The 'Operazione Cielo' project – conceived by the Cielo Itinerante association and brought to life in partnership with the Fondazione CDP, Fondazione Bracco, Fondazione Paolo Bulgari, and iliad – set out to engage over 200 children in learning mathematics through a novel teaching method developed by Stanford University.
According to data gathered by Ipsos at the conclusion of the project, there was a 95% improvement in mathematical skills among the participating students.
Mathematical abilities doubled through a teaching method that avoids calculations or textbooks.
The enthusiastic and increasing engagement of children in a mathematics summer camp is by no means a foregone conclusion... and nor was the substantial transformation observed in their interest and abilities at the end of this unique “experiment”. However data gathered by the Ipsos Institute demonstrate precisely this, having evaluated the impact of the four-week summer camps from the “Operazione Cielo” project, conceived by the Il Cielo Itinerante association and delivered in partnership with Fondazione CDP, Fondazione Bracco, Fondazione Paolo Bulgari, and iliad. The camps were held in neighbourhoods of significant social deprivation with high secondary school dropout rates in the cities of Milan, Rome, and Naples1, involving over 200 students aged between 10 and 14.
Thirty young undergraduates and university researchers from across Italy, mentored by professors from Stanford University – a leading institution in the United States – delivered teaching using the Youcubed method. This innovative approach revolutionises mathematics learning by progressively challenging deep-rooted beliefs. It dispels the notion that one is 'not gifted', that speed equates to intelligence, and the feelings of inadequacy when faced with complex problems, redefining mathematics from being a rigid, dull, and abstract subject, by emphasising creativity and playfulness.
Teaching with an innovative approach brings surprising results in just four weeks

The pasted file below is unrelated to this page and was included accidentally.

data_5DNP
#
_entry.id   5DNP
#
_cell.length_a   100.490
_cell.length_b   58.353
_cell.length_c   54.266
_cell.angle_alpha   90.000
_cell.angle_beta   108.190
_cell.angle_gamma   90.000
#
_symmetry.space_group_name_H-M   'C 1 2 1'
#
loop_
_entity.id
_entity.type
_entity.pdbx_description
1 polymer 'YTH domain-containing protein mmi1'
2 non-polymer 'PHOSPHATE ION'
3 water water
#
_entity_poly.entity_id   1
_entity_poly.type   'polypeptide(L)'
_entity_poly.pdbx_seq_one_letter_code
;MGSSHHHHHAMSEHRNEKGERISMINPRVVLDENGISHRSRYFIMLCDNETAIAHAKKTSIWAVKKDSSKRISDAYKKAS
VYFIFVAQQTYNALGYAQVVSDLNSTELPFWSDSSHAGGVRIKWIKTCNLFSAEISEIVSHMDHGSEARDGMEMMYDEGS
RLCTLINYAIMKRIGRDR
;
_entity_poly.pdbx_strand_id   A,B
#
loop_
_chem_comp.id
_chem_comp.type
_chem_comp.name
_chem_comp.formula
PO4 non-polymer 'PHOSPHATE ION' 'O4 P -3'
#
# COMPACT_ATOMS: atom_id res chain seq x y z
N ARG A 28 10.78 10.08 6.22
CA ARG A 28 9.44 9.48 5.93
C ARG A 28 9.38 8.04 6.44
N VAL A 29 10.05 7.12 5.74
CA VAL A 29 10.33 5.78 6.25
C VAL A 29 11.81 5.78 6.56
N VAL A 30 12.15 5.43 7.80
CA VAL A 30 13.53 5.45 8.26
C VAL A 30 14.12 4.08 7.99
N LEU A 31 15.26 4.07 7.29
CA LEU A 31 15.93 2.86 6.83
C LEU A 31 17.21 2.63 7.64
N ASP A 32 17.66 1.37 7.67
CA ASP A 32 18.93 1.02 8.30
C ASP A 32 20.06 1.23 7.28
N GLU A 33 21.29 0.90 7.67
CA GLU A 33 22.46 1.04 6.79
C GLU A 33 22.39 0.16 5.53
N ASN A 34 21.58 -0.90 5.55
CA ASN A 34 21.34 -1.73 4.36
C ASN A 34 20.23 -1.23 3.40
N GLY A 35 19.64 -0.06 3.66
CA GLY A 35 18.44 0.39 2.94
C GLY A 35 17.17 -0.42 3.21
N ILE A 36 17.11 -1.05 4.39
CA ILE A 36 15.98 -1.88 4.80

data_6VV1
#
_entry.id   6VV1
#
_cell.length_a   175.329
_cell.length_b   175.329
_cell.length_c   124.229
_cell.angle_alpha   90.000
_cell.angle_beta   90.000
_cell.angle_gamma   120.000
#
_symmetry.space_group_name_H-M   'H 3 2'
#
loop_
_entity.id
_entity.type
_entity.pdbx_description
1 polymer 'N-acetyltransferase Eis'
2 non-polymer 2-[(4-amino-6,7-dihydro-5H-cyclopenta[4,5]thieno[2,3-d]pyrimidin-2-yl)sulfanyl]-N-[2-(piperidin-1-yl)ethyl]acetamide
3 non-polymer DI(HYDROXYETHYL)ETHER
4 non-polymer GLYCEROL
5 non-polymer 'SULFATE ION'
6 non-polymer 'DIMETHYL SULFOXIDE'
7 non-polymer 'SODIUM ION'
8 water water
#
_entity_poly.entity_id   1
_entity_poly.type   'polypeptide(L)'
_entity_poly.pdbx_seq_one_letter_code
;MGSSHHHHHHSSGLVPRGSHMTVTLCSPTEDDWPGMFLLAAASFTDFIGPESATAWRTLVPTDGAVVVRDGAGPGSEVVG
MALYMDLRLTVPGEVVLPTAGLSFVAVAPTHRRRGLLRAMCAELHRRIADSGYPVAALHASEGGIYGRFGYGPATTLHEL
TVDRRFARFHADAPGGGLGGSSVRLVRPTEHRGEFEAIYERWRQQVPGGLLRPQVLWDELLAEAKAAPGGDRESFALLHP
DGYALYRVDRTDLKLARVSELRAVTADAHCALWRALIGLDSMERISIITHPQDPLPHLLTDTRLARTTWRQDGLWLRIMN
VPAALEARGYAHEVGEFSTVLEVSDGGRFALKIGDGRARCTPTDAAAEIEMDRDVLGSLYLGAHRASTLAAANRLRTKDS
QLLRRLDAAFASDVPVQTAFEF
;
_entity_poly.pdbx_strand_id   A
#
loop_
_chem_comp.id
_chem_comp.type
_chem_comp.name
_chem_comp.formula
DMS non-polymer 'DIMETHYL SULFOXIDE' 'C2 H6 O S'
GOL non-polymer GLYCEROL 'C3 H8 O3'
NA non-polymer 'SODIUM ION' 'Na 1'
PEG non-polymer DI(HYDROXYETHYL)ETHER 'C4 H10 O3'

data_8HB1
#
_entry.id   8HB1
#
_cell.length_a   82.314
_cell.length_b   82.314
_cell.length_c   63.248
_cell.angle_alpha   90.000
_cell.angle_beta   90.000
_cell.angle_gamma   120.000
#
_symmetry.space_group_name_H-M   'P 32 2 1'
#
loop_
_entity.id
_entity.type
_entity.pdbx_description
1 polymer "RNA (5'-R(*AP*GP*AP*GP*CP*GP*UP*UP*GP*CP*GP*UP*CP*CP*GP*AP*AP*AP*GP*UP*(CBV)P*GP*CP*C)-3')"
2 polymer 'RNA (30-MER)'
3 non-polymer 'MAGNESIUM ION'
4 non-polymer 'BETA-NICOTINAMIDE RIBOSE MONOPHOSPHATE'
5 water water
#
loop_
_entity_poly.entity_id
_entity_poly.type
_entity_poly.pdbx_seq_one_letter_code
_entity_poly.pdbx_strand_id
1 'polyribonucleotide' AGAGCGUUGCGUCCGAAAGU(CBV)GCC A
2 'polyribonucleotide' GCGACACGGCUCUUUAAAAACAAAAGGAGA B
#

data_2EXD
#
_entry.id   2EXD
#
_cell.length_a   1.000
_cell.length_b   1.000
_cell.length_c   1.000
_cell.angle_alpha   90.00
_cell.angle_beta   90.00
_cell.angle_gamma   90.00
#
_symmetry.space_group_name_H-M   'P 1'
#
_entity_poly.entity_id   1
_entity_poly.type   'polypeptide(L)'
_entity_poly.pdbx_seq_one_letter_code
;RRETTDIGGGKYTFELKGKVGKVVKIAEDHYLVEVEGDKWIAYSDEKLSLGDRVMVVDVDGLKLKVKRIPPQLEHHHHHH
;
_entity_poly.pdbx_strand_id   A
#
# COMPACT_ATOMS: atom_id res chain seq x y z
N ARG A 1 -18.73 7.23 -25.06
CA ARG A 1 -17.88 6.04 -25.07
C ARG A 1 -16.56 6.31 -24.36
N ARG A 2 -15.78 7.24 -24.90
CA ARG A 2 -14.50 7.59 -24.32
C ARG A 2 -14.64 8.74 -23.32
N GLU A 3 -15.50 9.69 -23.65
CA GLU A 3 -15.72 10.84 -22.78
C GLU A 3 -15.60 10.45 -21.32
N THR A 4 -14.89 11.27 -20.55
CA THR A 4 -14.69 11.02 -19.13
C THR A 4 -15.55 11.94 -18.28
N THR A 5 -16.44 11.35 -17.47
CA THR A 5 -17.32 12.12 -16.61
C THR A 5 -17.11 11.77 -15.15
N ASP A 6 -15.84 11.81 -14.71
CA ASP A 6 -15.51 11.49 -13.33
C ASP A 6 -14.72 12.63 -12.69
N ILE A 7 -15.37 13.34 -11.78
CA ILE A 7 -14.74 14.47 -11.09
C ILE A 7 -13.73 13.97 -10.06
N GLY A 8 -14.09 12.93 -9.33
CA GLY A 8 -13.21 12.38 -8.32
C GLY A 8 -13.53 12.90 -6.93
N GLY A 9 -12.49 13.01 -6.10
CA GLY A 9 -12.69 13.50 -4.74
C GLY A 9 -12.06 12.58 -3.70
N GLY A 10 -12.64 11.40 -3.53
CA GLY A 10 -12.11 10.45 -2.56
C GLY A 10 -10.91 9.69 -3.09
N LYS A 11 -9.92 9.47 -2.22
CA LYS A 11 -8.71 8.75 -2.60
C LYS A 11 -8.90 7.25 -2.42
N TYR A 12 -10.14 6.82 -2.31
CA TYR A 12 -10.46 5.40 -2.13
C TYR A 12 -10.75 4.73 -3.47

To assess the effect of this experience, the Ipsos research institute issued a questionnaire to the students at the beginning and end of the summer camps. The questionnaire was divided into two parts: the first sought to gather views and experiences related to mathematics, while the second was dedicated to a quantitative assessment of certain skills, employing a methodology developed by Stanford University.
The results of the questionnaires completed before and after the camps show that the measure evaluating the children's abilities almost doubled (+95%). However, when the data was statistically separated by gender, it was the girls who excelled, both in the stages before and after the camp, despite considering themselves less numerically adept than their male counterparts. Indeed, 38% of girls had a low opinion of their abilities, in contrast to a mere 18% of boys.
Some 91% of the children surveyed expressed satisfaction with this experience, and 84% were extremely pleased to have been introduced to this new method of learning maths. For over half of the children (56%), mathematics, which was initially deemed dull, became enjoyable after attending the summer camps.
The teachers also provided an assessment of the results achieved over the four-week summer camp. In every location, they reported a notable rise in the engagement of attendees and their eagerness to participate actively. This corroborates the Ipsos data, which reported an initial participation rate of 11% at the start of the camp, increasing to 54% by the camp's conclusion. The surveys also showed enthusiasm among the university students, who through their experience as educators learned a highly innovative method of teaching mathematics, enriching their skills and forming a solid foundation for their future careers. Additionally, they gained satisfaction from sparking new interests and curiosity in young people who seldom have the chance to encounter such stimulating material.
1Forcella, Ponticelli, San Giovanni a Teduccio, San Carlo all'Arena in Naples; Tor Bella Monaca in Rome; and Giambellino in Milan.